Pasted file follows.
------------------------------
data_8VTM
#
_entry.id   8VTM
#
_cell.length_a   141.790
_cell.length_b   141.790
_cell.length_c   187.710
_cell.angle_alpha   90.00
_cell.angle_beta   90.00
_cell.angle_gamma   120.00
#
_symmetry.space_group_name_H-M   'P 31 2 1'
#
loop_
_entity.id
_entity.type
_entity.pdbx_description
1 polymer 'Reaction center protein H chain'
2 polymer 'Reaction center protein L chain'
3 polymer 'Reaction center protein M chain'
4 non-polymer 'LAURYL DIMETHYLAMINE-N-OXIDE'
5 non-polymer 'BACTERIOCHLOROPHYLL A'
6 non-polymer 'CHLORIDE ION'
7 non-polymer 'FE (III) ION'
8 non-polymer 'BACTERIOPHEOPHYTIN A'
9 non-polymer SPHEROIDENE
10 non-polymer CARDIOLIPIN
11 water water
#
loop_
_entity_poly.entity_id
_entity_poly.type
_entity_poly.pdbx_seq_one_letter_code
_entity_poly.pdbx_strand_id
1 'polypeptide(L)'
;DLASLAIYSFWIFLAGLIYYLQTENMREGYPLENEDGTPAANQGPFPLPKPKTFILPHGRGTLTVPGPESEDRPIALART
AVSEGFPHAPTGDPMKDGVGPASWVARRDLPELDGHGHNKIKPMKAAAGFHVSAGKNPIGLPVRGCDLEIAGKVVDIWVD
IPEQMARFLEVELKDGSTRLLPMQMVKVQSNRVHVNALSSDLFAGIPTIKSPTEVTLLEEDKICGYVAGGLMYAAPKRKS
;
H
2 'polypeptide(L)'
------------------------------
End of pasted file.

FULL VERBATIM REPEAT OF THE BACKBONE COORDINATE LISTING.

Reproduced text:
data_8VTM
#
_entry.id   8VTM
#
_cell.length_a   141.790
_cell.length_b   141.790
_cell.length_c   187.710
_cell.angle_alpha   90.00
_cell.angle_beta   90.00
_cell.angle_gamma   120.00
#
_symmetry.space_group_name_H-M   'P 31 2 1'
#
loop_
_entity.id
_entity.type
_entity.pdbx_description
1 polymer 'Reaction center protein H chain'
2 polymer 'Reaction center protein L chain'
3 polymer 'Reaction center protein M chain'
4 non-polymer 'LAURYL DIMETHYLAMINE-N-OXIDE'
5 non-polymer 'BACTERIOCHLOROPHYLL A'
6 non-polymer 'CHLORIDE ION'
7 non-polymer 'FE (III) ION'
8 non-polymer 'BACTERIOPHEOPHYTIN A'
9 non-polymer SPHEROIDENE
10 non-polymer CARDIOLIPIN
11 water water
#
loop_
_entity_poly.entity_id
_entity_poly.type
_entity_poly.pdbx_seq_one_letter_code
_entity_poly.pdbx_strand_id
1 'polypeptide(L)'
;DLASLAIYSFWIFLAGLIYYLQTENMREGYPLENEDGTPAANQGPFPLPKPKTFILPHGRGTLTVPGPESEDRPIALART
AVSEGFPHAPTGDPMKDGVGPASWVARRDLPELDGHGHNKIKPMKAAAGFHVSAGKNPIGLPVRGCDLEIAGKVVDIWVD
IPEQMARFLEVELKDGSTRLLPMQMVKVQSNRVHVNALSSDLFAGIPTIKSPTEVTLLEEDKICGYVAGGLMYAAPKRKS
;
H
2 'polypeptide(L)'